HomeAbout MeFAQsServices ListPathologyCase StudiesDonkeysTipsHorse KeepingContact MeLinks



Thrush is a anearobic/fungal infection of the frog in the hoof. It usually presents with a characteristic foul odor and black, tar-like discharge, or may simply leave the frogs puny and tattered looking with with powdery funk under shedding flaps. It can also simply look like an otherwise normal frog, but has a pinched "butt crack" appearance to the middle part. This is often in conjunction with contracted heels (the pinched version).  Either way, the frog is compromised and weak, and can be very sensitive. Many horses with the stinky version aren't as tender as the "butt crack" version. Even farriers miss the non-smelly version quite frequently. Some horses may be sound for the most part, but take a really gimpy step here and there on rocks, and often it's the latter form of thrush. instead of sole sensitivity. I like to call it a dry fungal infection, or deep sulcus thrush.

  Thrush is often associated with wet, dirty conditions. Stalls that are full of manure not only breed fungus (think of how they raise mushrooms in the dark on manure) but the ammonia vapors can weaken the hoof's structures and make them more vulnerable to infections as well. Mud in itself doesn't make for thrush, necessarily, but a waterlogged hoof is also less resistant not only to thrush, but also to bruising and puncture wounds from being soft. Sometimes it is just impossible to provide a perfectly clean and dry environment at all times. However, simply turning your horse out into pasture can get him off the manure pile and into cleaner moisture.

 Picking the feet out daily will also help to expose the frog to air to combat infection. Even if the foot just goes right back into the mud, daily picking goes a long way to helping to prevent or clear up a thrush infection. Picking also allows you to notice when infections start, so treatment can be started sooner, saving your horse a lot of tenderness and halting further damage. I find, too, that this keeps them in good manners if done frequently. Pea gravel, limestone screenings, or other such rock put in common loafing areas can go a long way to preventing thrush by providing better drainage as well as helping to ex-foliate the soles and frogs which minimizes flaps and tatters hanging around that could hide germs.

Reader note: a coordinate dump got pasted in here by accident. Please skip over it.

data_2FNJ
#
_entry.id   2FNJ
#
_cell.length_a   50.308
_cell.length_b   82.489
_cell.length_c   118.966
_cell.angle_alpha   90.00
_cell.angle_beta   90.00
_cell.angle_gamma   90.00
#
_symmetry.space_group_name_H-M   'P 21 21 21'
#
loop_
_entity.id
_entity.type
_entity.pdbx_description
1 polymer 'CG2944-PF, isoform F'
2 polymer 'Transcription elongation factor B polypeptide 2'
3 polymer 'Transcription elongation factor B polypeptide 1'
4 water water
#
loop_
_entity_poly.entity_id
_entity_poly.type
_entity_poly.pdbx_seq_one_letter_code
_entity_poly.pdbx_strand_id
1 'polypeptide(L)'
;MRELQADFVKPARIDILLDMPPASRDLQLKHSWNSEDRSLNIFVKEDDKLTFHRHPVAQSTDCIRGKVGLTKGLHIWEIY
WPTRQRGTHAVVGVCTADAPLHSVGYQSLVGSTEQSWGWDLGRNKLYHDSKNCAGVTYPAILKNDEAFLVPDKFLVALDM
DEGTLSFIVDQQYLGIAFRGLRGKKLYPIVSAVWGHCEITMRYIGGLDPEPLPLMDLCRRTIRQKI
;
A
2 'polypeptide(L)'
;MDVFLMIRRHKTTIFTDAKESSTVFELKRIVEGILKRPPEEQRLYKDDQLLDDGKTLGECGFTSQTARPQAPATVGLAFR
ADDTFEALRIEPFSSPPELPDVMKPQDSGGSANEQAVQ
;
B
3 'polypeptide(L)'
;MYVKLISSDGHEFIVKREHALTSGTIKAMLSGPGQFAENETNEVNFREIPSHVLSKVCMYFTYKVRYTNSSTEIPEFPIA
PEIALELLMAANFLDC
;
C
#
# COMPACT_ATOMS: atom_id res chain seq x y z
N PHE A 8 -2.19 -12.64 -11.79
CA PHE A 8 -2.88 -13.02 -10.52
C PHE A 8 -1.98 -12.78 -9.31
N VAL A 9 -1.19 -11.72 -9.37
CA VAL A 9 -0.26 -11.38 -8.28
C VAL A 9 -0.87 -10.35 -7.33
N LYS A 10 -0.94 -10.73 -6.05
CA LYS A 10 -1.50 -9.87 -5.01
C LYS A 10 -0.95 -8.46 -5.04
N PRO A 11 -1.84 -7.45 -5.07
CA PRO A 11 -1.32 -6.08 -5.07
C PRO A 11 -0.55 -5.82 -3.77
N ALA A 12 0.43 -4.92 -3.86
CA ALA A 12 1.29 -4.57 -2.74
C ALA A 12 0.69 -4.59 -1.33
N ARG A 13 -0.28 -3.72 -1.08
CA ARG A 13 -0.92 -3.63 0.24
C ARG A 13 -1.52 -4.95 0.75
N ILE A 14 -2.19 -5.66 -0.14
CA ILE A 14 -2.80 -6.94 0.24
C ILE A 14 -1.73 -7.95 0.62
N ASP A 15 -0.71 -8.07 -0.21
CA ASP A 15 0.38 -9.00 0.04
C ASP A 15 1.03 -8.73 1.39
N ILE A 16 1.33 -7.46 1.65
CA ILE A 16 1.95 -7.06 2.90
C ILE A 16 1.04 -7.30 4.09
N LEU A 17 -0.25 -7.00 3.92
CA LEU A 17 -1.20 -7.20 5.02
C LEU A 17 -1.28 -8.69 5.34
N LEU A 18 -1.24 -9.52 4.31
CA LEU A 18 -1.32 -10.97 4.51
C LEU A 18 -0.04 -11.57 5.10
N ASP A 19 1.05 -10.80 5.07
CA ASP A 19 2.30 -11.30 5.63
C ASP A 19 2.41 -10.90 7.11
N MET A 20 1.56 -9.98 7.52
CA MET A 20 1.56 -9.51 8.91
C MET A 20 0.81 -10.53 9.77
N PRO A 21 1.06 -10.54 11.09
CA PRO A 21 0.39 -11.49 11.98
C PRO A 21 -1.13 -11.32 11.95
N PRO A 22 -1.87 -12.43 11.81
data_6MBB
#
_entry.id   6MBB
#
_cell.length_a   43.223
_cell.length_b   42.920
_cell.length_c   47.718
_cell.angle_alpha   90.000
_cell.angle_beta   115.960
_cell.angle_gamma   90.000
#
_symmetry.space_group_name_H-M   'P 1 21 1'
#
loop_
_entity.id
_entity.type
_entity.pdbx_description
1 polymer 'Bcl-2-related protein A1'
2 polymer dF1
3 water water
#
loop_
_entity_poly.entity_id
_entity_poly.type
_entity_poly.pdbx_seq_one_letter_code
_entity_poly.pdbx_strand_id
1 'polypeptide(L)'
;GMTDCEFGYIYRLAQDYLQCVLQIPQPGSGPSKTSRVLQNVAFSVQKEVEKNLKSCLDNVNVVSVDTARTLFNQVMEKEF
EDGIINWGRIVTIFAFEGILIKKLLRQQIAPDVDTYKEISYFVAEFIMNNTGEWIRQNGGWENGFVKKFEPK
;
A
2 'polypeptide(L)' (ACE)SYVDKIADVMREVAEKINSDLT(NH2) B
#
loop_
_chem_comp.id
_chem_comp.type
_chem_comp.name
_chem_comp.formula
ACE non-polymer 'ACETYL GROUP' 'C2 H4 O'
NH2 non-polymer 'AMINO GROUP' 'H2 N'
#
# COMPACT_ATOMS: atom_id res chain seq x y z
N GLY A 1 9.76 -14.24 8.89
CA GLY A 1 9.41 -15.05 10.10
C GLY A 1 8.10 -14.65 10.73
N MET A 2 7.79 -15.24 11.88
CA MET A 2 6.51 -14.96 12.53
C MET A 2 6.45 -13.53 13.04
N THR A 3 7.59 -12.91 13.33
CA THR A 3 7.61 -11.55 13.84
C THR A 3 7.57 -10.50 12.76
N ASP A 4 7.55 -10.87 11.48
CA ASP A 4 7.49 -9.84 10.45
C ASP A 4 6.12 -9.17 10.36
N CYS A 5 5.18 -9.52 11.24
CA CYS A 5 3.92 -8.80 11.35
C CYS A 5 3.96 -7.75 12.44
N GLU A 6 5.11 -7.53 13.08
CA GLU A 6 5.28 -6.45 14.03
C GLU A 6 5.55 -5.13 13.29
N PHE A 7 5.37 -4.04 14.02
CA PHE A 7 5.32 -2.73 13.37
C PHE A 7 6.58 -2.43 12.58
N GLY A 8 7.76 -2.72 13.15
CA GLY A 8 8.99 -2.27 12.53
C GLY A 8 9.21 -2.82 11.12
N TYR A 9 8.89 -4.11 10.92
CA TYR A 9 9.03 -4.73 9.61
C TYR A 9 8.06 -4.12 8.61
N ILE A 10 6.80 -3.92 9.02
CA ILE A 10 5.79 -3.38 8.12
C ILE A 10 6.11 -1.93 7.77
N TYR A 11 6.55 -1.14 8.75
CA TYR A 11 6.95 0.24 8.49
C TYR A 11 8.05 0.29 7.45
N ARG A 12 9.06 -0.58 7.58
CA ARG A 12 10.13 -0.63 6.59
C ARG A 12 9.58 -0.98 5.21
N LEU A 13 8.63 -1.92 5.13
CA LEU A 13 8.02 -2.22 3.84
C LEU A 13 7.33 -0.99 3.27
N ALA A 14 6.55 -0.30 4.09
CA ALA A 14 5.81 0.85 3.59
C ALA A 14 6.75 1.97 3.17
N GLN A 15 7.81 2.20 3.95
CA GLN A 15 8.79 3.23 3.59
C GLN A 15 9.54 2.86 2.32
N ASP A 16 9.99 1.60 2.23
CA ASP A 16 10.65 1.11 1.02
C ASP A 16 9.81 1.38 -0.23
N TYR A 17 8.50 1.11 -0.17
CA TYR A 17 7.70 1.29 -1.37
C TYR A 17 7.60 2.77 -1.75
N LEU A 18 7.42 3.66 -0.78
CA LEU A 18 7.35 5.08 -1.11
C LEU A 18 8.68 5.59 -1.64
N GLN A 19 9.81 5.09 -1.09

Increased exercise helps eliminate thrush. A healthy frog is one that gets used. Grazing, walking, longing, riding, ponying, etc; any form of movement can provide good stimulation in a well trimmed hoof. The cycle of weight bearing in stride, then release as the hoof is lifted, provide a sort of massaging action to the frog, which helps to increase circulation as well as self cleaning the hooves at times (flinging the dirt out as they move). Rigid support provided by metal shoes with plastic pads can't provide a release of pressure, and actually slow circulation even more. If you have ever sat for too long and your foot fell asleep, you understand the principle I'm talking about. Constant pressure slows blood flow, while alternating pressure and release increase it. Therefore, bar shoes and wedges simply do not support frog health. Even regular metal shoes create a rim that holds dirt and manure in the hoof, increasing the need for daily or even twice daily picking.

Good trimming is vital as well. Trimming must allow the frog adequate, but not excessive amounts of weight bearing in motion, depending on the surface. Horses in soft footing  may need longer heels, as the ground is pressed into the hoof. Horses on hard terrain may need less heel to allow more frog contact and shock absorption. Excess trimming of the frog itself can remove the calloused outer layer and actually invite thrush infections, just as not trimming the exfoliating flaps can leave hiding places that thrush thrives in and can eat its way through to healthy tissues (I've seen horses come out of shoes whose entire frog had sloughed off, save for the thin skin covering the corium, and these frogs can become abscessed by the thrush eating its way into the hoof). If the heels are left too long, the frog is suspended above the ground, where it can't do it's job. If too much frog pressure is allowed, it can cause sensitivy in the frog, and the horse walks tippy-toe, the oppostie of what you want. There is an art to finding the right balance for each horse and his unique situation and thrush can be caused by poor trimming just as poor hoof mechanics can cause thrush. Tippy toe walking allows the frog to atrophy, and...you guessed it, become infected from lack of use. With horses, the principle of "Use it or loose it" really does apply to their hooves.